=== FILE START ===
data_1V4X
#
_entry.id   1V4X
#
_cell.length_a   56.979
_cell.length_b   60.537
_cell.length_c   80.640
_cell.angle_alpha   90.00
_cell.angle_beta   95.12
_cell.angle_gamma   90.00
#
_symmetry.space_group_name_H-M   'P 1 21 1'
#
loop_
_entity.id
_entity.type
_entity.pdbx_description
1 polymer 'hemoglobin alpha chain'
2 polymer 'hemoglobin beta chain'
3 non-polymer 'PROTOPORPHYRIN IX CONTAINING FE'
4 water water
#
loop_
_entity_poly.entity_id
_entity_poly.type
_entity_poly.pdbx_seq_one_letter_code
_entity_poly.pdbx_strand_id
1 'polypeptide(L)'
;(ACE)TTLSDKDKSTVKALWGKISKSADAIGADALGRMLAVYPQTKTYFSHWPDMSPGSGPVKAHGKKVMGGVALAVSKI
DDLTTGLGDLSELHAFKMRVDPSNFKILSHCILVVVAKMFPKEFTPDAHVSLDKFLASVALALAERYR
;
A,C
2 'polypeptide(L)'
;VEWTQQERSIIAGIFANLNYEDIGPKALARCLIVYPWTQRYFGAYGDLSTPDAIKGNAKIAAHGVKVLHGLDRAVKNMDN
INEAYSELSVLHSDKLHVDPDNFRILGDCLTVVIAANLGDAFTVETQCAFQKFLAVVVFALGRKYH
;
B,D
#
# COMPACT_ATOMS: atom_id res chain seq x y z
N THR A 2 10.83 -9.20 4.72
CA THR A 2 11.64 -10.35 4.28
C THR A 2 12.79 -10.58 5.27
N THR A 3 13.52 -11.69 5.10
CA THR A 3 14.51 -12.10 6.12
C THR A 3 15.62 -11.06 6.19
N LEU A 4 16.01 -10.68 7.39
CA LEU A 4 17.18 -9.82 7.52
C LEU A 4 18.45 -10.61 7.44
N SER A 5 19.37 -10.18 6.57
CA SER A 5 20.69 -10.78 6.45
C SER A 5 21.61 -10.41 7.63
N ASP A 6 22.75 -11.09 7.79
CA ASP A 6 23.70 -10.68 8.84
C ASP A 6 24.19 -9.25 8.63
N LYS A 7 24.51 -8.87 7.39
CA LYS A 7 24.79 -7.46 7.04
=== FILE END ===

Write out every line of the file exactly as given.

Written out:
data_1V4X
#
_entry.id   1V4X
#
_cell.length_a   56.979
_cell.length_b   60.537
_cell.length_c   80.640
_cell.angle_alpha   90.00
_cell.angle_beta   95.12
_cell.angle_gamma   90.00
#
_symmetry.space_group_name_H-M   'P 1 21 1'
#
loop_
_entity.id
_entity.type
_entity.pdbx_description
1 polymer 'hemoglobin alpha chain'
2 polymer 'hemoglobin beta chain'
3 non-polymer 'PROTOPORPHYRIN IX CONTAINING FE'
4 water water
#
loop_
_entity_poly.entity_id
_entity_poly.type
_entity_poly.pdbx_seq_one_letter_code
_entity_poly.pdbx_strand_id
1 'polypeptide(L)'
;(ACE)TTLSDKDKSTVKALWGKISKSADAIGADALGRMLAVYPQTKTYFSHWPDMSPGSGPVKAHGKKVMGGVALAVSKI
DDLTTGLGDLSELHAFKMRVDPSNFKILSHCILVVVAKMFPKEFTPDAHVSLDKFLASVALALAERYR
;
A,C
2 'polypeptide(L)'
;VEWTQQERSIIAGIFANLNYEDIGPKALARCLIVYPWTQRYFGAYGDLSTPDAIKGNAKIAAHGVKVLHGLDRAVKNMDN
INEAYSELSVLHSDKLHVDPDNFRILGDCLTVVIAANLGDAFTVETQCAFQKFLAVVVFALGRKYH
;
B,D
#
# COMPACT_ATOMS: atom_id res chain seq x y z
N THR A 2 10.83 -9.20 4.72
CA THR A 2 11.64 -10.35 4.28
C THR A 2 12.79 -10.58 5.27
N THR A 3 13.52 -11.69 5.10
CA THR A 3 14.51 -12.10 6.12
C THR A 3 15.62 -11.06 6.19
N LEU A 4 16.01 -10.68 7.39
CA LEU A 4 17.18 -9.82 7.52
C LEU A 4 18.45 -10.61 7.44
N SER A 5 19.37 -10.18 6.57
CA SER A 5 20.69 -10.78 6.45
C SER A 5 21.61 -10.41 7.63
N ASP A 6 22.75 -11.09 7.79
CA ASP A 6 23.70 -10.68 8.84
C ASP A 6 24.19 -9.25 8.63
N LYS A 7 24.51 -8.87 7.39
CA LYS A 7 24.79 -7.46 7.04